The result -- about 21% of all Division I basketball players are transferring this year.  Now, I know that the numbers are rough, but the current state of play is that kids who have labored hard in many cases want to get playing time in addition to the free education.  Some will be happy sitting on the bench (see Monmouth, the Carolina "Blue Steel" bench from a few years ago and Mark Titus, when he sat on the bench at Ohio State).  Many will vie for playing time and not get it or get enough.  They will keep in touch with their AAU coaches (and, probably to a lesser extent, their high school coaches), who, in turn, keep in touch with the head coaches and lead recruiters at the DI schools.  Especially the schools that "just failed to land" the player who now is seeking to transfer when that player was in high school.  Most teams have openings and needs, and most players would rather take a chance on a different school that offers a better chance at playing time than staying put and seeing their chances of playing erode.  And, again, these are young people, and many high school stars do no want to resign themselves to "practice player" status when they are 18 or 19 years old.  Hence the transfer rate -- 21%.

This is a bit of a mess, isn't it?  The kids get so excited about being recruited only to have a coach leave, a coach get fired, or a glut at their position.  The coaches get excited about the kids, only to find out that someone just doesn't get that he needs development and might have to wait a season or two before breaking out.  Coaches leave, sometimes because they jump, sometimes before they are pushed and sometimes when they are pushed.  Kids should be picking schools because of what the schools offer beyond basketball, but basketball is what identifies them.  And they hear things from family and friends about how high their celing is, which is a height invariably that differs -- sometimes markedly -- from the ceiling that their college coaches ascribe to them.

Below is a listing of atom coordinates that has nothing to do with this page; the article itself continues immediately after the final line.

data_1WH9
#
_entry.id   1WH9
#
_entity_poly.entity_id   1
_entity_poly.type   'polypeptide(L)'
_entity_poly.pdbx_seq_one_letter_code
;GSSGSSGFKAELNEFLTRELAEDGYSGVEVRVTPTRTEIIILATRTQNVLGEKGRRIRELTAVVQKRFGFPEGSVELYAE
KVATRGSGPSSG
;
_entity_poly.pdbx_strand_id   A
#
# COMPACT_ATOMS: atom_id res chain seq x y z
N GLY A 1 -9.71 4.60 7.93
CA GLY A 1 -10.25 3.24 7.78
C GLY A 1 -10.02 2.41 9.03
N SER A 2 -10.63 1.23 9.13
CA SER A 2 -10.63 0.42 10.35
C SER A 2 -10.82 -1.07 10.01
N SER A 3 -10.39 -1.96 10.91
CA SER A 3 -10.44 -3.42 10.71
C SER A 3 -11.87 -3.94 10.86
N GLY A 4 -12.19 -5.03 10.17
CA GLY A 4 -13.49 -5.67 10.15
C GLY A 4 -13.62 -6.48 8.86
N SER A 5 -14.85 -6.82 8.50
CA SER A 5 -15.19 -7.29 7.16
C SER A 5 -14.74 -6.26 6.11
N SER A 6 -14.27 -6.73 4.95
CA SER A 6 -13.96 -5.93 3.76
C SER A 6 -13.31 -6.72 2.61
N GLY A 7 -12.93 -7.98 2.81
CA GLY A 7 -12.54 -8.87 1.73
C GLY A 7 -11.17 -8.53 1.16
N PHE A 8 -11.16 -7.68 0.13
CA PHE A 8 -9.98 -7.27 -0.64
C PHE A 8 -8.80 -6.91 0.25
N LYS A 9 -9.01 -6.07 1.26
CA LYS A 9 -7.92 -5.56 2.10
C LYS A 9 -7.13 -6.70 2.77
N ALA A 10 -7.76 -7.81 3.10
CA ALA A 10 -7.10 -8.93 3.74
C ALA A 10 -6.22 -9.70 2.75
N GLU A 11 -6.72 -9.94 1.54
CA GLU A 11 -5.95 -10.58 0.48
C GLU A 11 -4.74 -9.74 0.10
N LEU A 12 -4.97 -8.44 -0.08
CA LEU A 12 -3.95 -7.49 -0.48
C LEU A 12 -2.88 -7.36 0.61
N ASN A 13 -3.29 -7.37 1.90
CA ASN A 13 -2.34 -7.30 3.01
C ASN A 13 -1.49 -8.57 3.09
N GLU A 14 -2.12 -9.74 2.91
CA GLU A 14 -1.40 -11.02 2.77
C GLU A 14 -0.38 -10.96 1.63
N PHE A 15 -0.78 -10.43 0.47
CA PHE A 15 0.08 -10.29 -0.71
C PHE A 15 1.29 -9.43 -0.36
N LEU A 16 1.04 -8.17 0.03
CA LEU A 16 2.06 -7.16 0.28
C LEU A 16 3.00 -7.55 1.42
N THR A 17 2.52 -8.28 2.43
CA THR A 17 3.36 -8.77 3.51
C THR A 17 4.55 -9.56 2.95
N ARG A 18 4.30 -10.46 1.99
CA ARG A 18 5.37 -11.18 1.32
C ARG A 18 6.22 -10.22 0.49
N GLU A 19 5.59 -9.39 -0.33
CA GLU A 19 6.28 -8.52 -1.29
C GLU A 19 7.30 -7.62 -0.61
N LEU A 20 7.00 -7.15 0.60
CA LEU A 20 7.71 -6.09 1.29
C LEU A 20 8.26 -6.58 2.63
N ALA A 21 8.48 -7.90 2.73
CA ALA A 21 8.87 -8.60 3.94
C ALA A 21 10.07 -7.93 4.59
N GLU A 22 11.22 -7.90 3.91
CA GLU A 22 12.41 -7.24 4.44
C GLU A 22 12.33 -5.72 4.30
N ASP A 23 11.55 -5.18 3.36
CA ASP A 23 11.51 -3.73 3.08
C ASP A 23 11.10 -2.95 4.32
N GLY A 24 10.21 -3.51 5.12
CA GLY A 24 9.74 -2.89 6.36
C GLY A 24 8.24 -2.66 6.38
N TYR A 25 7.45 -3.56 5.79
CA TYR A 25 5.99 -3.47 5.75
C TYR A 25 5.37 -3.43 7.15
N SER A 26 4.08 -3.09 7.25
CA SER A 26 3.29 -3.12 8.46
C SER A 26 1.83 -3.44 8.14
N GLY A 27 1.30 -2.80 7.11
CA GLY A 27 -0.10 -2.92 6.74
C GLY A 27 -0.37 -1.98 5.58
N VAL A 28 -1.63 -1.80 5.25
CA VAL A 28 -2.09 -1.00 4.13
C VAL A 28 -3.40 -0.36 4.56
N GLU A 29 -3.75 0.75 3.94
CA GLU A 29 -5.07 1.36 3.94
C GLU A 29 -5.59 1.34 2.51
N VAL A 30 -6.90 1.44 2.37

But 21% attrition?  Suggests that basketball is more than an extracurricular. 

It's a business.

And one that trades in the futures of teenagers.

Who wins?

The NCAA is at it Again -- More of a Plantation Mentality for Football

The NCAA has banned satellite football camps.  This august body made this ruling in response to numerous protests about Michigan coach Jim Harbaugh, who was holding football camps for high schoolers outside Ann Arbor, in essence going where groups of talented players live.  Many of the major conferences supported this rule, if only to protect their home turf and to get some version of exclusivity over their own backyards.  Hugh Freeze, the Ole Miss coach, got lambasted on "Mike & Mike" on ESPN Radio this morning for allegedly having said that his life is exhausting as it is, and by passing this rule the NCAA helps him sleep in his own bed at night during the off-season because he won't have to hold camps on the road.  Or something like that. 

Another part of the ban on satellite camps is the prohibition on permitting other coaches from other teams attend your camp.  So, for example, every year Ohio State holds a camp for high school players, and that camp has many sessions.  The custom has been for OSU to permit coaches from other colleges -- including the Mid-American Conference, FCS schools and in all likelihood DIII schools -- to attend the camps.  Why?  Because mostly all of the kids at Ohio State's camp will not get a chance to play in Columbus.  As a result, the Ohio State camp would turn into a showcase camp of sorts to give prospects the opportunity to prove to some coach that they were worthy of a full ride, a partial scholarship or even a preferred chance at admission to a college.  That seemed to make sense.  After all, the time parents have to allot to driving their kids from camp to camp is limited, and, in this fashion, the undersized offensive lineman who shows well in Columbus but is not on Ohio State's list might end up with a scholarship, say, to Akron, or getting preferred admission to Kenyon.  Right now, that will not happen any more. 

The sad thing about this is that at a time when college football has had many controversies and problems -- from concussions to scandals to problems with one-year non-renewable scholarships to overly lavish facilities to the unionization attempt by Northwestern players to the fact that most FCS programs lose money -- the NCAA just pours gasoline onto the fire and draws attention to an area that it should have left alone for a while.  As Mike Greenberg and Mike Golic argued eloquently this morning, the NCAA should be about protecting the kids and offering them the most opportunities to shine.  Instead, it opted to protect the oligarchy of programs that wants to protect their own turfs and grossly overpaid coaches who seemingly care much more about perpetuating their own glory and records and job tenure than doing the right thing.  That's the tragedy in all of this.